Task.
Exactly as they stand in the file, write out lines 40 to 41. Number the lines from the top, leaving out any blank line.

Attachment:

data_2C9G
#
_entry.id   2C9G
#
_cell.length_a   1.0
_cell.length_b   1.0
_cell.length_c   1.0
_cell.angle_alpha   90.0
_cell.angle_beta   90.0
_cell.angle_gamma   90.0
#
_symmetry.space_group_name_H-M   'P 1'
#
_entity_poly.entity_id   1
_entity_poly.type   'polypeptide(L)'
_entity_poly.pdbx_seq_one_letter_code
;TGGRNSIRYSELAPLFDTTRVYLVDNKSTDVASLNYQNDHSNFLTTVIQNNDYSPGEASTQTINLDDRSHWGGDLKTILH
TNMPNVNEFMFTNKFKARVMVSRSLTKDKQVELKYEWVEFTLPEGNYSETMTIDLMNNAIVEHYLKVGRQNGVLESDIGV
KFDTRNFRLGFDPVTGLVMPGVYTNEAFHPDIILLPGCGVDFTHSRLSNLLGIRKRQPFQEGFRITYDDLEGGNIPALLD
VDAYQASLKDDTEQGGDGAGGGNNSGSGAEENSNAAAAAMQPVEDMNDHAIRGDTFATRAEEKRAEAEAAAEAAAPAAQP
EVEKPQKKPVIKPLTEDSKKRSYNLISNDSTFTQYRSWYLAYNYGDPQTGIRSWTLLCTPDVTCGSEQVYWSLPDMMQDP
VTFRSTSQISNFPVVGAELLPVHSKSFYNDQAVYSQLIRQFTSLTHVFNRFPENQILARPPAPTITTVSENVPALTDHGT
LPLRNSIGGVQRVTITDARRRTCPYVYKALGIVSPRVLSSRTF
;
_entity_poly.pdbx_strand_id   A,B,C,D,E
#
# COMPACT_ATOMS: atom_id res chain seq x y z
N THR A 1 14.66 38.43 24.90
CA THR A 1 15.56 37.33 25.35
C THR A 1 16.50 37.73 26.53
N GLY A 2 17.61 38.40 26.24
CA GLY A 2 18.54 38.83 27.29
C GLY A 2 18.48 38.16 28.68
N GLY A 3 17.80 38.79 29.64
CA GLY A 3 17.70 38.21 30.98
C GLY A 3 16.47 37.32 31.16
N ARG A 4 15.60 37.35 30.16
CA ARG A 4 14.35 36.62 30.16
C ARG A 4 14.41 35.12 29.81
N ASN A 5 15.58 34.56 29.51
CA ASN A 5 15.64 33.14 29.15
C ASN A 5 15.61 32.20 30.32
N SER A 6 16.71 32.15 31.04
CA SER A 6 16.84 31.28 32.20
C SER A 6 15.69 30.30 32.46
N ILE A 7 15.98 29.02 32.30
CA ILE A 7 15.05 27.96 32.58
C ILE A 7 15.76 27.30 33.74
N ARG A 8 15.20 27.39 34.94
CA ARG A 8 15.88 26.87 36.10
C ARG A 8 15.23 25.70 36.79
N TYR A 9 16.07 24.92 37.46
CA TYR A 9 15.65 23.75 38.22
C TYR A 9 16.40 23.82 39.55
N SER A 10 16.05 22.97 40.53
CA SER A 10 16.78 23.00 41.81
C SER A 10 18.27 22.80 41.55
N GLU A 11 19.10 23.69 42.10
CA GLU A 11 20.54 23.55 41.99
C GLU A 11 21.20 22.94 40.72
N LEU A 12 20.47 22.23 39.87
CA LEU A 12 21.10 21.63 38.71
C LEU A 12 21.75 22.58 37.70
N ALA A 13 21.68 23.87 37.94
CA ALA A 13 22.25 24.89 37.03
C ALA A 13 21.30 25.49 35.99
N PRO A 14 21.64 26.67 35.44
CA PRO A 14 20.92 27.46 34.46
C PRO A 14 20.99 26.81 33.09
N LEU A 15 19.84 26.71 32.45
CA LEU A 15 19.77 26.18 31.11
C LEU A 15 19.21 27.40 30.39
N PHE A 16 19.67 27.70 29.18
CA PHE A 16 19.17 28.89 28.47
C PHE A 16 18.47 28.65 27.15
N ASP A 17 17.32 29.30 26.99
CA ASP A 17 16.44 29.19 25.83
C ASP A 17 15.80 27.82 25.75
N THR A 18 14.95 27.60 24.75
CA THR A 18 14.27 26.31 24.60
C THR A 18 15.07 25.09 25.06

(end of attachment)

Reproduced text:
N ASN A 5 15.58 34.56 29.51
CA ASN A 5 15.64 33.14 29.15